Which kind of maths panic is worst?

When you cannot tell if your answer is correct or not.   0 votes - 0 %
When you cannot tell whether you have understood the question or not.   2 votes - 50 %
When you cannot answer the question.   0 votes - 0 %
When you cannot understand the question.   2 votes - 50 %
When the maths is not hard, but the real world implications of the answer are bleak.   1 vote - 25 %
4 Total Votes
It's a stupid question by gazbo (2.00 / 0) #1 Fri Dec 24, 2010 at 10:58:42 AM EST
Or rather, it's a good question asked in a stupid way.  The original phrasing that Google used implies we're modelling this with an infinitely large number of families.  As such, the 50/50 population split answer is fine.

Then this guy's come along and said "fuck it - let's lose that assumption and instead assume a finite number of families."  Which at the face of it may sound reasonable until you realise that the answer then is "I don't know, it depends how many families there are in each country".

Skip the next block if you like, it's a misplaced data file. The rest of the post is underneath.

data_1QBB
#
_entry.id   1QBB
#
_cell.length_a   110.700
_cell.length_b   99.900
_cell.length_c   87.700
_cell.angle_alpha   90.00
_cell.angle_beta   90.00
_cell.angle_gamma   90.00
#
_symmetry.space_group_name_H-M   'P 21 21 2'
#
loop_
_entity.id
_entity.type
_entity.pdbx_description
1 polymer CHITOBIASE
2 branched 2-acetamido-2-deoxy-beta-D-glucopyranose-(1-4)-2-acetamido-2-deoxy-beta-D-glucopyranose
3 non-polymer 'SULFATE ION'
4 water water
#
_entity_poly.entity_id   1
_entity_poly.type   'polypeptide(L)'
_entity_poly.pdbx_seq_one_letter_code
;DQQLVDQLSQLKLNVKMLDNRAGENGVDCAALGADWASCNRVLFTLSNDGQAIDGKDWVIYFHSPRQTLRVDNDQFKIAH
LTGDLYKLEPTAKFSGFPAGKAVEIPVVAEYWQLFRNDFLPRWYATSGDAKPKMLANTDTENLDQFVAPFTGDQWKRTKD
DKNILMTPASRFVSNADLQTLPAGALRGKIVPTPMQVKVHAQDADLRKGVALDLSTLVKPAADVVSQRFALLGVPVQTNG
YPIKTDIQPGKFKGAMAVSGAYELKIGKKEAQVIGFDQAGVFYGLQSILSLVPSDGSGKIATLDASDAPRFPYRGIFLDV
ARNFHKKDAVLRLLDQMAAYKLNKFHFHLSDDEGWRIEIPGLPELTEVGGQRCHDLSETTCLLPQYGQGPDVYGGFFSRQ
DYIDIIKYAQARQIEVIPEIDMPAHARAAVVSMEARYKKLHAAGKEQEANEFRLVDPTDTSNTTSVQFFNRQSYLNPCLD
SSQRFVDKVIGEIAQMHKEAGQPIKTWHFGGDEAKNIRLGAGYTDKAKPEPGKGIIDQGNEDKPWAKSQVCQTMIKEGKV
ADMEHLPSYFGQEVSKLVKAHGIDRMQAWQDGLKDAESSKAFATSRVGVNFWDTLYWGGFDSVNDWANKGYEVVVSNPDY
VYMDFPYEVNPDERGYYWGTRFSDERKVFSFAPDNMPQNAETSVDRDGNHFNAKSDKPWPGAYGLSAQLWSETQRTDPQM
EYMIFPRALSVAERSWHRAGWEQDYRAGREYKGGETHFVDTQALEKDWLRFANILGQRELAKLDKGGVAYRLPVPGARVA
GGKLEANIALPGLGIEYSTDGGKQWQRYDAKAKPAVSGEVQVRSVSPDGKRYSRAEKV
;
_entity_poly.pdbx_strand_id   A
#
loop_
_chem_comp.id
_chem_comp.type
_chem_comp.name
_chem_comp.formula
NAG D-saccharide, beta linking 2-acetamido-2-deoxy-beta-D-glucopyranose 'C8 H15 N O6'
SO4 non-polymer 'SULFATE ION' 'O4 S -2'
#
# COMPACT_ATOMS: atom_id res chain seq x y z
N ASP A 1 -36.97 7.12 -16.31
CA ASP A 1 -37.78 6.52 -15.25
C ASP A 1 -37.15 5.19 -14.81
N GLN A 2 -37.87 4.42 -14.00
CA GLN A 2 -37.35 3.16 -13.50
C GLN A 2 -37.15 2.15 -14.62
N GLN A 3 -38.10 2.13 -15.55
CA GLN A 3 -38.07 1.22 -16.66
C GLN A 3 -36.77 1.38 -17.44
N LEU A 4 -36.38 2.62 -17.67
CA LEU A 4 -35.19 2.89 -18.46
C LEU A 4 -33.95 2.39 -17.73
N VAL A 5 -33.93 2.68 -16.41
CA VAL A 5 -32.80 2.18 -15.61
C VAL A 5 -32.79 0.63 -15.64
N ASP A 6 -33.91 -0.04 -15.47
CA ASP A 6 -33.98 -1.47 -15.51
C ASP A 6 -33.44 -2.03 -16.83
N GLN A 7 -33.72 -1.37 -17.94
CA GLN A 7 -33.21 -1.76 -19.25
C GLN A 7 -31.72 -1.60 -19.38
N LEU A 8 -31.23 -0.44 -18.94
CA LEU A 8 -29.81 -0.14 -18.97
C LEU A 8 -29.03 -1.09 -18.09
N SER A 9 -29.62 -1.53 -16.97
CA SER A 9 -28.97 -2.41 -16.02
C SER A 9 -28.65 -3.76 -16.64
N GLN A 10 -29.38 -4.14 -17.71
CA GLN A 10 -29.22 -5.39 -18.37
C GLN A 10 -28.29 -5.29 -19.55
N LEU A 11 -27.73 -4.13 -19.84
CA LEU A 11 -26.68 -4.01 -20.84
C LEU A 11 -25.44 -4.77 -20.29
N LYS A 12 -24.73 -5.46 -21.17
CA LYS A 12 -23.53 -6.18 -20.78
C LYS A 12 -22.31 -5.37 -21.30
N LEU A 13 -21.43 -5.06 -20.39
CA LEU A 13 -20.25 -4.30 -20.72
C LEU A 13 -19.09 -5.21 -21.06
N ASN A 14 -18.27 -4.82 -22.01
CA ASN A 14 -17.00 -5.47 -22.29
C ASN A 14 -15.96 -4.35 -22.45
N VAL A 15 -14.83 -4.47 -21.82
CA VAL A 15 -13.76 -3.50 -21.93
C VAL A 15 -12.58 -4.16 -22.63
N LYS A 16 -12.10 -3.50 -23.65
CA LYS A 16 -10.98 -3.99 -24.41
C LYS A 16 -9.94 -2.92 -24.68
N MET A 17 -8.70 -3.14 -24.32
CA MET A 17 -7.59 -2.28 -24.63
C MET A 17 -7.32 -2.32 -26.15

Here's an alternative way of asking the question he's asking: "Taking at random a single family using this stopping rule, what's the probability they have more boys than girls?"

That should yield the answer he's after (I think) but without confusing people by making them interpret the problem.  Oh, and it has the benefit that the answer is then an actual number, not a range of values dependent on an unknown variable (number of families) that he's decided to introduce.

I recommend always assuming 7th normal form where items in a text column are not allowed to rhyme.

Expectation of ratios by Alan Crowe (2.00 / 0) #2 Fri Dec 24, 2010 at 02:43:25 PM EST
My suspicion is that taking expected values of ratios is usually a bad idea. Little numerator and little denominator get weighted the same as big numerator and big denominator, while in the real world the big over big is more important. But I want to play with some examples first. Perhaps I'll find time and do that in the new year.

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